But just as I was starting to relax, Sylvia stuck her head back in, her voice weirdly sweet and flowery and fluttery, which should have made me suspicious right off the bat. “Oh, and make sure my silk blouse is neat, too,” she said. “I want to make a good impression on Jack Pupkin, the Squash Coach. We have a very important meeting tomorrow. He’s head of the prom committee, you know.” Like I was supposed to be impressed. Like I cared that the next night was prom night.

As the door swung behind her again, I noticed something. When I moved Debra’s cotton-candy Betsy Johnson cashmere shrug, the phone was under it, sinking into Donna’s pile of fragrant undies. I picked it up and it rang in my hand. Right there in my hand. Sylvia’s footfalls on the stairs paused for a moment, and I answered it quickly so she wouldn’t come back into the room. I wanted her to think that one of the Girls had picked it up.

To my astonishment, the phone was for me.

Sunday, August 12, 2012

Super Underpants

Donna was generally so afraid of dirt, and of food, that there was never a chance she’d get any on her clothes, and since she would never exert herself, there was never a chance of B.O., either. Still, she’d bring me an outfit (or two, or five) every day to wash out the perfume, which she changed daily. In a typically brainless gesture, she dumped the pile right on the stack of laundry I had already folded.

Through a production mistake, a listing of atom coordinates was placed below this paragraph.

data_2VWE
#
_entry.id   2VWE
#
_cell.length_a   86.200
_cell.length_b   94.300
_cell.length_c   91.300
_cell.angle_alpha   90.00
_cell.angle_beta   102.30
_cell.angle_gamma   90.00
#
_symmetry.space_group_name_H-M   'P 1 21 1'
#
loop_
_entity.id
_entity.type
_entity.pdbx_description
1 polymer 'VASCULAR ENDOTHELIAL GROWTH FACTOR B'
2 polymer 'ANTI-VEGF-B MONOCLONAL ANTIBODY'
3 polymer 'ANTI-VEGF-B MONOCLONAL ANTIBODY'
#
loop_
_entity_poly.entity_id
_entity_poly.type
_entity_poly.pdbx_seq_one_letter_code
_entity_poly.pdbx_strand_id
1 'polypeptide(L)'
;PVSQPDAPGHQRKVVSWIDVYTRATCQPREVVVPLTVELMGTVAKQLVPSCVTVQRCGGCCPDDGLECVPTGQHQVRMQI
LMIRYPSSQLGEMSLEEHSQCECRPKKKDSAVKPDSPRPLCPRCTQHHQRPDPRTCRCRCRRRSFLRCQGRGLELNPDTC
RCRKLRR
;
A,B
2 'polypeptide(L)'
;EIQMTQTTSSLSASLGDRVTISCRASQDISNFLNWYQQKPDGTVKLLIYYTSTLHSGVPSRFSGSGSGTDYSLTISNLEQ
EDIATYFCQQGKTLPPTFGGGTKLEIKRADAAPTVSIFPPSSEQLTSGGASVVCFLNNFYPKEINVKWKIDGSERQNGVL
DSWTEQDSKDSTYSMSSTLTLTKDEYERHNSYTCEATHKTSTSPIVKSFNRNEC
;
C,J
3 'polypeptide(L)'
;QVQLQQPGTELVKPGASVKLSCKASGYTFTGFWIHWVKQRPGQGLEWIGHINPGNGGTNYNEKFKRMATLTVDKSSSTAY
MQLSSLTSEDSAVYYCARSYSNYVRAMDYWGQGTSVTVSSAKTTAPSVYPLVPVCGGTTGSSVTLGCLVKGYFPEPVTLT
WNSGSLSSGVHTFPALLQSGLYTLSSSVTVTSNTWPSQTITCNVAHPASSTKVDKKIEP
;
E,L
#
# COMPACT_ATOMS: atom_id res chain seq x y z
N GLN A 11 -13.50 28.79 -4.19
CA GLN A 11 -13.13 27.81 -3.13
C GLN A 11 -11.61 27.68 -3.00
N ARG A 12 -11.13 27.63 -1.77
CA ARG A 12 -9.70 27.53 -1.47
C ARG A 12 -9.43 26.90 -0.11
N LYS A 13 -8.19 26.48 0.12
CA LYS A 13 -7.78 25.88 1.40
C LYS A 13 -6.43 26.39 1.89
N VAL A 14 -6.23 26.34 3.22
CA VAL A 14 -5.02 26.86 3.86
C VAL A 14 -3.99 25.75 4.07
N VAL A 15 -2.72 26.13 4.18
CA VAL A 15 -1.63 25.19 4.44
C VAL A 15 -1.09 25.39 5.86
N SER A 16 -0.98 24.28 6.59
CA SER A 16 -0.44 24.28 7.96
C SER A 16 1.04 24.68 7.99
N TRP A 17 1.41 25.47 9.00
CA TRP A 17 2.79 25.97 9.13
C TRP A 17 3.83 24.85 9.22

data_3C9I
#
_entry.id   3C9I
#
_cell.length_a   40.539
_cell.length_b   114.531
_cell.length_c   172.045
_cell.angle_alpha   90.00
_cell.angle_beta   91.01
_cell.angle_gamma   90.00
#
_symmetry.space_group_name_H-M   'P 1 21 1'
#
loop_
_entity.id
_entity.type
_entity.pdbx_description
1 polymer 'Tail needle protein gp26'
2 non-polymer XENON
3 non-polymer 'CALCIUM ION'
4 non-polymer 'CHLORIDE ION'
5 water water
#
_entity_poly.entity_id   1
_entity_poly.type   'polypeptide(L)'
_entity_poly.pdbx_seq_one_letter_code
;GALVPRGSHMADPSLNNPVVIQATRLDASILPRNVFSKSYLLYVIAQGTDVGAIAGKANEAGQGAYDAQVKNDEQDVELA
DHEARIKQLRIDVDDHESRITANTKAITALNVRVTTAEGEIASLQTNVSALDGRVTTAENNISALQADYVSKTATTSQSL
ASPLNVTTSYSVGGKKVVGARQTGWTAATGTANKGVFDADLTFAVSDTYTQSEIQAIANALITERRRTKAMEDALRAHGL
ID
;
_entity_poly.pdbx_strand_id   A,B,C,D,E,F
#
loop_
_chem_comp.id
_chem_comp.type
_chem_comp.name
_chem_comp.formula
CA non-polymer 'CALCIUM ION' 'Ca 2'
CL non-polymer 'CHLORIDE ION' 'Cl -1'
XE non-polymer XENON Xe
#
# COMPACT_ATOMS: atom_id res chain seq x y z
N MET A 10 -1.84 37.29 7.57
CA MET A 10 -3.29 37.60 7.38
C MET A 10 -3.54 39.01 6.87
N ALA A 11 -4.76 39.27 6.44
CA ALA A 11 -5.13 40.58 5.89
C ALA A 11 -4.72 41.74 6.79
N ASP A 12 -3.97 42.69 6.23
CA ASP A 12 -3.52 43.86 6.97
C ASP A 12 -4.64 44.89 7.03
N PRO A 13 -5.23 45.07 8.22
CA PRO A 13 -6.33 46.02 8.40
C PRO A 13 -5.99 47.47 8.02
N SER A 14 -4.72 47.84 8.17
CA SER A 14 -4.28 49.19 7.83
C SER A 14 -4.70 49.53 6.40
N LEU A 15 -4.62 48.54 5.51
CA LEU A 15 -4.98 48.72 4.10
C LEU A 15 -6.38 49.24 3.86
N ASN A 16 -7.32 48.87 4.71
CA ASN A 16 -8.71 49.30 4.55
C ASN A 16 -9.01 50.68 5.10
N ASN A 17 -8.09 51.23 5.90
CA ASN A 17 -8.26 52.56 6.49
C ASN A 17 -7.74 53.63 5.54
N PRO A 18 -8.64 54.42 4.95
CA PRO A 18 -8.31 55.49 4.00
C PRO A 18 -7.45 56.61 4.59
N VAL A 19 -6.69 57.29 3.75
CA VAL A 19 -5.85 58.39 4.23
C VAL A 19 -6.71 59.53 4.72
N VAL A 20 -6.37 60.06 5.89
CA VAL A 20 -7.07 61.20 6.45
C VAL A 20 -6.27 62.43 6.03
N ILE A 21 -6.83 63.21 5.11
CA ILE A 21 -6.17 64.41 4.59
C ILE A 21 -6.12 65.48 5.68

Debra came in right behind her. Debra, who was a year older and about ten ounces heavier than Donna, always called her clothes by their proper name. “Ashley, here’s my Spanx,” she announced, “And my Juicy pants,” with their name iced across the velour buttcheeks, “and… my cotton-candy Betsy Johnson cashmere shrug.”

Debra was the big fan of designers, but Donna obsessed on the other labels: the little shiny white ones sewn in the seams. She rummaged through the pile she’d just tossed down, and located each care label, holding it up to my face to make sure I saw the little ‘x’ through the icon of the iron, or to have me decipher washing instructions printed in a European language.

“Here’s my Nancy Ganz,” she sung out, holding up a leopard-print bodyshaper and giving Debra’s Spanx a superior look. Debra let out a tsk! with an exasperated breath as Donna fished for the label. “Hand-wash sep-a-rate-ly.” She turned her great big brown eyes on me, checking for understanding. I held her gaze deliberately, pressing my lips together to keep from saying something, and using all my willpower to avoid rolling my eyes at Debra. “These are power Lycra—see?” Donna pulled the waistband out two feet and let the elastic snap back to doll-size. “Steel-stretch!”

“Those are sure some super underpants,” I nodded very slowly and appreciatively, as I did several times a week. While I was nodding, I noticed my brain wondering why, at seventeen, Donna felt she needed tummy control. Nod, nod, nod. I said, “I’ll make sure they smell dainty-fresh!”